In 1962, Roald Dahl’s daughter, Olivia, died of measles—and Dahl coped with her death by writing about it, according to an excerpt from Donald Sturrock’s Storyteller: The Life of Roald Dahl published in The Guardian.
An outbreak of measles struck Olivia’s school, and there wasn’t yet a vaccination for the disease available in England where the Dahls lived so Dahl’s wife turned to her brother-in-law, who lived in America at the time, to procure preventative medicine. He did—but only enough for Theo, the Dahl’s young son. “Let the girls get measles,” he said. “It will be good for them.”
Unsuprisingly, measles wasn’t good for them: Seven-year-old Olivia died in the hospital after she became unconscious at home. “Doctor said to nurse go out. Leave him alone,” Dahl wrote in a straightforward note recounting his daughter’s death. “I kissed her. She was warm. I went out.”
Dahl’s reliance on writing through times good and bad is a theme that runs through the excerpt, which also details his son Theo’s struggles after an accident almost left him with serious brain damage. And though the note Dahl wrote about his daughter’s death was stowed away, he penned a piece 24 years later for a public health pamphlet that urged parents to get their children vaccinated.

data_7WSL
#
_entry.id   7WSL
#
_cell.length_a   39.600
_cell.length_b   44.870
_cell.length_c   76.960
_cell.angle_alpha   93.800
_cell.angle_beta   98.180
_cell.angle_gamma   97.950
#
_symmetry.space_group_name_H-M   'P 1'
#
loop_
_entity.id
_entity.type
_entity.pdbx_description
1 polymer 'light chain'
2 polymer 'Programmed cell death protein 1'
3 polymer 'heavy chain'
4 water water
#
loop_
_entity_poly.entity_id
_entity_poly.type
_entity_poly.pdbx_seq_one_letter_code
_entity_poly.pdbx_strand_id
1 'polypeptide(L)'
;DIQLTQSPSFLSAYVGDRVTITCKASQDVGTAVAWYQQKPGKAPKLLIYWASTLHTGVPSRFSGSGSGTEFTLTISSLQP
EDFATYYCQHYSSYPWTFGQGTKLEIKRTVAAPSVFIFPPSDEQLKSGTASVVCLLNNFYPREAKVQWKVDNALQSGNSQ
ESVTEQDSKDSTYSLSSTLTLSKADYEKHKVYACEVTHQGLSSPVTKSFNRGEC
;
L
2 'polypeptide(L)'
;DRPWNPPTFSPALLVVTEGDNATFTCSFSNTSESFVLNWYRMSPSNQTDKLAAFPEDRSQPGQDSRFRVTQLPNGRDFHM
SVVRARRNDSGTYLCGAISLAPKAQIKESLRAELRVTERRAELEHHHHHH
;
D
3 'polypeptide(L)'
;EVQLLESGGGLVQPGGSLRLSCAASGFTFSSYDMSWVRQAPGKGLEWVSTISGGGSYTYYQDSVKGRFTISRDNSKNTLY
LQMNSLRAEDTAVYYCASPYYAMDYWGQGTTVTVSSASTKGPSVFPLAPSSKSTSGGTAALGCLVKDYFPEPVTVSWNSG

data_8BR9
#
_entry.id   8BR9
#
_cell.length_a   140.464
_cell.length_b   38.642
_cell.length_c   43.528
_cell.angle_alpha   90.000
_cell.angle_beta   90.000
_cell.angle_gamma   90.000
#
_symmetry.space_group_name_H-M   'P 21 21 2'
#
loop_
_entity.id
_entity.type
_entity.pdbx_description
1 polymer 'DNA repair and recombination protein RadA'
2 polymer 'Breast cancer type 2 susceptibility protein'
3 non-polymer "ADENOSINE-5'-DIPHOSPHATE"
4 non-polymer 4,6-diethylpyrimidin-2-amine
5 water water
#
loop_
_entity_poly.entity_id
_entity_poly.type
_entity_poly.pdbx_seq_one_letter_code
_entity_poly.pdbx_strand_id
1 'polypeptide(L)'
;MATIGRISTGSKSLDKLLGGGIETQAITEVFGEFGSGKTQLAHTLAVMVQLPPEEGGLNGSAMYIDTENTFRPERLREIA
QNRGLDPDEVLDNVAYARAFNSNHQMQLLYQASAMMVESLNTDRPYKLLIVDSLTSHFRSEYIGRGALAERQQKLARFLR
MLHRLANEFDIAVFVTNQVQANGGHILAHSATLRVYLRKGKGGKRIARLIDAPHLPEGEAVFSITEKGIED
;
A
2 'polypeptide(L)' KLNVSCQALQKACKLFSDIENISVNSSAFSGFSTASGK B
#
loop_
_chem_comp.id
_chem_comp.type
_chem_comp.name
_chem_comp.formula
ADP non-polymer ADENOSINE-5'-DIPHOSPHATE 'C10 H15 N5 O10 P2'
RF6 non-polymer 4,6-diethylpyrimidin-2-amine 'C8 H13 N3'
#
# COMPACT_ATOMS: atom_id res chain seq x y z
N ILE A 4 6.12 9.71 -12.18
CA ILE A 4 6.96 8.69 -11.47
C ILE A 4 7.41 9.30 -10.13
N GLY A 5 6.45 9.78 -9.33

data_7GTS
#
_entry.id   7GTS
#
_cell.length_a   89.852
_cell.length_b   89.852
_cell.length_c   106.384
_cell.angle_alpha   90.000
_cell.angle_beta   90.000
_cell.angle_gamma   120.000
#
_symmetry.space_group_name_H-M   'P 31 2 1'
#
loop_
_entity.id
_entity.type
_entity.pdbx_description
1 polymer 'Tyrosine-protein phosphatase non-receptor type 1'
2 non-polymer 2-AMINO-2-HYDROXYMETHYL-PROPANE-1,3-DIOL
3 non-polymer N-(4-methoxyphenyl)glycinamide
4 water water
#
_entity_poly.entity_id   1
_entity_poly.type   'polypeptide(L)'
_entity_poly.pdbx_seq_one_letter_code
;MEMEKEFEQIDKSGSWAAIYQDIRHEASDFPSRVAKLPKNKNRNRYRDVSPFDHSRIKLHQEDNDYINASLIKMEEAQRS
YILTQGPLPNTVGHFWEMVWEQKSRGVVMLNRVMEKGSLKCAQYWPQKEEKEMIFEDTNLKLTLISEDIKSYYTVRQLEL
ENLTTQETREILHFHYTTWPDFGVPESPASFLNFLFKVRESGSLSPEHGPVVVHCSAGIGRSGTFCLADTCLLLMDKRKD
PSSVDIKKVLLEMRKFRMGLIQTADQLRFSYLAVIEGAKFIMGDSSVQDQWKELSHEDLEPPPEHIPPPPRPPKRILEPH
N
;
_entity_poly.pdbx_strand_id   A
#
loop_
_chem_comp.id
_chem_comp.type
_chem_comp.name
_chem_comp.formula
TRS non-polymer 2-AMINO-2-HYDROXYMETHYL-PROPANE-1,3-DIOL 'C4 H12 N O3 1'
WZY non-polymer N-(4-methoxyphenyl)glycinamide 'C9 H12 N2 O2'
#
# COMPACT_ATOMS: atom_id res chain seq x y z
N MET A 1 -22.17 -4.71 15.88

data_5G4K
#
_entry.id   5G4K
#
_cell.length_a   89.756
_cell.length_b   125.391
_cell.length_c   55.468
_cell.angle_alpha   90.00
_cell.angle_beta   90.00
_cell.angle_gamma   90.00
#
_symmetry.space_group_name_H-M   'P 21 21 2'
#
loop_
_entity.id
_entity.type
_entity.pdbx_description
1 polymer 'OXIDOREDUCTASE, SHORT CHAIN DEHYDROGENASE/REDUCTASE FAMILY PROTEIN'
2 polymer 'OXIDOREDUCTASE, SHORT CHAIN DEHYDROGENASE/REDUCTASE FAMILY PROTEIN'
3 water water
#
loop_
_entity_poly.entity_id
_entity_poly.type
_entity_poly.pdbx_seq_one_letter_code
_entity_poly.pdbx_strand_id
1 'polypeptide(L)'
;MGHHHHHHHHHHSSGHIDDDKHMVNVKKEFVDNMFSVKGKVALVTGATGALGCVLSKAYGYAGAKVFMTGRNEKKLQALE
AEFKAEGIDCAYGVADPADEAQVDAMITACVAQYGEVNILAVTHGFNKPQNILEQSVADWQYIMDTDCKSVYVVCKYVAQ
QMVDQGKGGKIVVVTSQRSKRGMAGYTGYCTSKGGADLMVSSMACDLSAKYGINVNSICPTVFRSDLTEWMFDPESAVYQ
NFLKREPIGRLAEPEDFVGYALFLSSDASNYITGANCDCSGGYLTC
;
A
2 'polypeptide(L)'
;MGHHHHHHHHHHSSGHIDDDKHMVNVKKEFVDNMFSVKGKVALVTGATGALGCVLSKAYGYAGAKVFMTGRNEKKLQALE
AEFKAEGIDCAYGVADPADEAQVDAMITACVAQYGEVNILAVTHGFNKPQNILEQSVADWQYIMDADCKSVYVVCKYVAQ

“There is today something that parents can do to make sure that this sort of tragedy does not happen to a child of theirs,” he wrote in the article, obtained by Vox. “They can insist that their child is immunized against measles.”
This piece made the internet rounds Monday after New Jersey governor Chris Christie told reporters that his children are vaccinated but he understands “that parents need to have some measure of choice in things as well.” His statement was met with much scruntiny, especially because of the ongoing measles outbreak going on in the United States that was first linked to California’s Disneyland theme park in early January.
Read the book excerpts, which also highlights the writer’s interest in medicine and his relationship with his wife, over at The Guardian.